Allahabad High Court ruling: No toll tax for DND users

The Noida Toll Bridge Company Limited (NTBCL) said they would approach the Supreme Court on Thursday.

Written by Aneesha Mathur | New Delhi | Published:October 27, 2016 4:25 am
dnd, dnd toll free, dnd highway toll free, delhi noida toll free, dnd toll, dnd is toll free The DND toll booth on Wednesday night. Most employees at the toll booths were caught by surprise. (Express Photo: Gajendra Yadav)

COMMUTERS USING the Delhi Noida Direct (DND) Flyway will no longer have to pay toll to use the bridge, the Allahabad High Court said on Wednesday.

A bench of Justice Arun Tandon and Justice Sunita Agrawal also held that the concession agreement between the government and the concessionaire company IL&FS was “unfair”, but added that it would not go into the legality as the concessionaire had “performed its part and the contract has worked for about 15 years”. The Noida Toll Bridge Company Limited (NTBCL) said they would approach the Supreme Court on Thursday.

WATCH VIDEO: Big Cheer For Delhi-Noida Commuters, DND Flyway Becomes Toll Free

The bench, which was hearing a PIL filed by the Federation Of Noida Resident Welfare Association, said NTBCL had “recovered all reasonable returns” from the bridge, and was no longer entitled to charge toll. “The concessionaire, according to their own financial statements, has recovered Rs 810.18 crore (approximately) from toll income till 31.3.2014 and after deduction of O&M expenses and corporate income tax, the surplus was Rs 578.80 crores… They have further realised user toll two and half years thereafter, which comes up to around Rs 300 crore…” the bench held.

The company had argued that it had not been able to recover the total cost of project and returns, which includes a provision that the company will recover 20 per cent of total project cost per year from user fee. The court, however, observed that since the amount of operation and maintenance costs were “ever increasing”, the method of calculation of the total project cost was “arbitrary and opposed to public policy”.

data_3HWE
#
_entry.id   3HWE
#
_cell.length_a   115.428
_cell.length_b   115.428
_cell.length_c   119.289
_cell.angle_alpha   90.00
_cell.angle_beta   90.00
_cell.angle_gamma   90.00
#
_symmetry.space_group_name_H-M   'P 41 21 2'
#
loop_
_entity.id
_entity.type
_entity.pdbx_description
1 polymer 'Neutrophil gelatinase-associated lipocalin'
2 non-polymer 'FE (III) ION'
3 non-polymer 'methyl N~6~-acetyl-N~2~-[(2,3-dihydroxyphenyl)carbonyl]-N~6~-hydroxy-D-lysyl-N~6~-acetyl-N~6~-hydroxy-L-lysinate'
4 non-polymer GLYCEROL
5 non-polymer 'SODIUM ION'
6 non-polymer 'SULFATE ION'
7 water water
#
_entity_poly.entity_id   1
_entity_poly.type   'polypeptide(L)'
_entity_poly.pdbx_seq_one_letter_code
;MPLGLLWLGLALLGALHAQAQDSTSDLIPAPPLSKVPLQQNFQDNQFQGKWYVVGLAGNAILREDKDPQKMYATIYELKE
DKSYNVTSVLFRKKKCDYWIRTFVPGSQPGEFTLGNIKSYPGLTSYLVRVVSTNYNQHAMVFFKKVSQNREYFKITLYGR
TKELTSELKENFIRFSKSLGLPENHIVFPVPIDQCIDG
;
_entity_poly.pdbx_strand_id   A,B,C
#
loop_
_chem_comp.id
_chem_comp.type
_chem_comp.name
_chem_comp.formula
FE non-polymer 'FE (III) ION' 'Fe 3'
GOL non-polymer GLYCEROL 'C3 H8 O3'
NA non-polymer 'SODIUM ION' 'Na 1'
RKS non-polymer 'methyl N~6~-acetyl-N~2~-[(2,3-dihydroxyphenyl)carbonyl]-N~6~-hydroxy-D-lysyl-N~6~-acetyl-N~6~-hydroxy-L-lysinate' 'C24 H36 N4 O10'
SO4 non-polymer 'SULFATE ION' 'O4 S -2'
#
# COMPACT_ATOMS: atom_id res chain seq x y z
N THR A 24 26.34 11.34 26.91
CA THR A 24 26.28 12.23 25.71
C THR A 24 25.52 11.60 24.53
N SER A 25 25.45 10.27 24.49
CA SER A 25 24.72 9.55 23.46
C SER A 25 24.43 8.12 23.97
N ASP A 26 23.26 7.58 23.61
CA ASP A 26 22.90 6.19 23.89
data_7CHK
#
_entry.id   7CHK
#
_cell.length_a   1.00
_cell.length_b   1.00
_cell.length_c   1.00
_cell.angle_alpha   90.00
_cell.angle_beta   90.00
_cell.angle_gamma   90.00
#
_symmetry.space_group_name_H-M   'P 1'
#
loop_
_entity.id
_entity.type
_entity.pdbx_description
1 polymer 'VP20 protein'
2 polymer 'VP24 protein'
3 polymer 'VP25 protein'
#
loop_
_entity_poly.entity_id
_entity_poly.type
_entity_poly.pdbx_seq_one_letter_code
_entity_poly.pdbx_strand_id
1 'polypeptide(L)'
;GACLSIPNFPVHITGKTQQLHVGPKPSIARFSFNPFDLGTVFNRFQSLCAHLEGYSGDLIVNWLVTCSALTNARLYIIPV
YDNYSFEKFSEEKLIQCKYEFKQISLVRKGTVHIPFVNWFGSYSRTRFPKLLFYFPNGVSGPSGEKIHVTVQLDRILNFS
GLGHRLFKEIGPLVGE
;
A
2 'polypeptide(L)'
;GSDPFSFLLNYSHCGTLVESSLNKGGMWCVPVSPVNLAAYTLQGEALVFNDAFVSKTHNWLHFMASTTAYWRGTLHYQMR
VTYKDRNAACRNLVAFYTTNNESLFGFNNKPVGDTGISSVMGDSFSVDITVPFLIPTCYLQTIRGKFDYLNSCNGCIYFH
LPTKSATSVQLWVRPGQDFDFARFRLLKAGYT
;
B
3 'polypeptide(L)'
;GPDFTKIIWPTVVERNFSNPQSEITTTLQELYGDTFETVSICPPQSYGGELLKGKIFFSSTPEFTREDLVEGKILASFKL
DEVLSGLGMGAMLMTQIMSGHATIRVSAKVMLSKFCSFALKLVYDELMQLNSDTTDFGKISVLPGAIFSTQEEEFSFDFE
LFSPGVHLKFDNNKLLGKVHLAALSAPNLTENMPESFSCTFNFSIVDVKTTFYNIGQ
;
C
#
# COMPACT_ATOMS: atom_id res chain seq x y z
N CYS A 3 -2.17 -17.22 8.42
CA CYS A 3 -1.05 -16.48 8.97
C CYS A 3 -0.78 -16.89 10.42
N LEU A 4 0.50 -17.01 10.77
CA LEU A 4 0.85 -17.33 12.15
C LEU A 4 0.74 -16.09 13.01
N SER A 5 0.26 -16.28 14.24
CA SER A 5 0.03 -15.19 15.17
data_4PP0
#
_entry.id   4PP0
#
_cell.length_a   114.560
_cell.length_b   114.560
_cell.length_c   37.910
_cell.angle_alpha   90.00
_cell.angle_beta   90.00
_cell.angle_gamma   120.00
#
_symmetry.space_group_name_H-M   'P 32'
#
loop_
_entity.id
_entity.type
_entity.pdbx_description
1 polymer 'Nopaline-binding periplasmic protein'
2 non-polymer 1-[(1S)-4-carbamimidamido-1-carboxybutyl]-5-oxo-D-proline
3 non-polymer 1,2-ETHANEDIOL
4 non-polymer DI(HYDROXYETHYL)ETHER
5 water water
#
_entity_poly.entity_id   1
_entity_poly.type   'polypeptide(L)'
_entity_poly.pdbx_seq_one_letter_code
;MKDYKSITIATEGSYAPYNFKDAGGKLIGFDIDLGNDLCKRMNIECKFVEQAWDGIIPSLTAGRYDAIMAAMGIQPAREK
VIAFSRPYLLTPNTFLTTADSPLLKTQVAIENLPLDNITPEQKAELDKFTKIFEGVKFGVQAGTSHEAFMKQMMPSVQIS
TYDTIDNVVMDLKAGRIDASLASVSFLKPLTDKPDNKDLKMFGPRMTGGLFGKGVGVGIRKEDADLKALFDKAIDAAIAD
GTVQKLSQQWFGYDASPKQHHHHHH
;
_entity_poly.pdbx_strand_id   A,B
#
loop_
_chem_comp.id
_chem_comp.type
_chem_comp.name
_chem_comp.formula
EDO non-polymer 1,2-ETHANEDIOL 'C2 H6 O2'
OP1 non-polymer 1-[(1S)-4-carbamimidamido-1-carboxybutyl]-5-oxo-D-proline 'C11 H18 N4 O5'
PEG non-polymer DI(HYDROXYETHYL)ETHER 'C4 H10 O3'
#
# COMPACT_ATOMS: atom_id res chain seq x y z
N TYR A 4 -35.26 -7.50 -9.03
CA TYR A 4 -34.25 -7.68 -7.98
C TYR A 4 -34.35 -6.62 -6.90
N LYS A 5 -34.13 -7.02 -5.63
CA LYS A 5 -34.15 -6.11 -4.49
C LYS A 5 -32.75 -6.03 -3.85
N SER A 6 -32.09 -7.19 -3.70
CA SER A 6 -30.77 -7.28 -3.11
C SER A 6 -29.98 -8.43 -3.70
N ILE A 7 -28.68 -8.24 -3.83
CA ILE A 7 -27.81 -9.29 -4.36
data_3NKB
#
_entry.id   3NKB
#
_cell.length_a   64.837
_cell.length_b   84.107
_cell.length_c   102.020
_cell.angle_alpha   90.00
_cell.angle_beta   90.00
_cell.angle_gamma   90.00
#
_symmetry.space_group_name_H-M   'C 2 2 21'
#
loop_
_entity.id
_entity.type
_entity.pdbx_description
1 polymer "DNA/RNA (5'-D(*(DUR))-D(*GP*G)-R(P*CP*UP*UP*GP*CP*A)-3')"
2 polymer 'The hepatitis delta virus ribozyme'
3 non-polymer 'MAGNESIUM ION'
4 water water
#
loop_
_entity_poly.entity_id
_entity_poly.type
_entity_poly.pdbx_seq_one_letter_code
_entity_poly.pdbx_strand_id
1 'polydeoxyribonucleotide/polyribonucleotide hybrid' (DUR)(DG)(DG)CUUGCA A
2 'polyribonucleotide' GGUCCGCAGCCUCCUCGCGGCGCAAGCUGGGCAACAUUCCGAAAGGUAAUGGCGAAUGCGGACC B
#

The court struck down the relevant section of the agreement by which the company was calculating its costs and amount recoverable from user fee. “Thus from the report of company’s auditor and the admission of company’s executive, the total cost of project has reached a point of no return… This element of perpetuity in the public contract, where the state assets have been put in the hands of a private entity, is bothering us,” observed the court. Further, the bench held that the agreement specified that the concessionaire would have the right to levy toll till its costs were recovered, but did not necessarily have control of the flyway for 30 years.

The court also observed that the agreement between the UP government and NTBCL was a “glaring example of misuse of power by a public authority” as the Noida authority had “first entered into the agreement and then framed regulations to bring the clauses of agreement in line with the legislation to give it a statutory backing”. The observation was made after the court concluded that at the time the contract was signed in November 1997, the Noida authority did not have the power to authorise the developer to collect fee, as rules authorising such tolls were passed in 1998.

The bench also issued scathing comments on the award of tender to IL&FS and observed that the “entire DND project” seemed to be “the brainchild” of the then secretary in the Ministry of Urban Development R K Bhargava, who became chairman of the Steering Committee. The court also observed that the agreements indicated that NTBCL was “set up” without any justification and that the project has not brought any profit to Noida or UP.

Pooja Agarwal, company secretary, NTBCL, in a statement to BSE, said, “The judgment has held the two provisions relating to levy and collection of fee to be inoperative and has directed the company to stop collecting user fee. In compliance, the firm has stopped collection of toll. But an appeal will be filed in the Supreme Court.”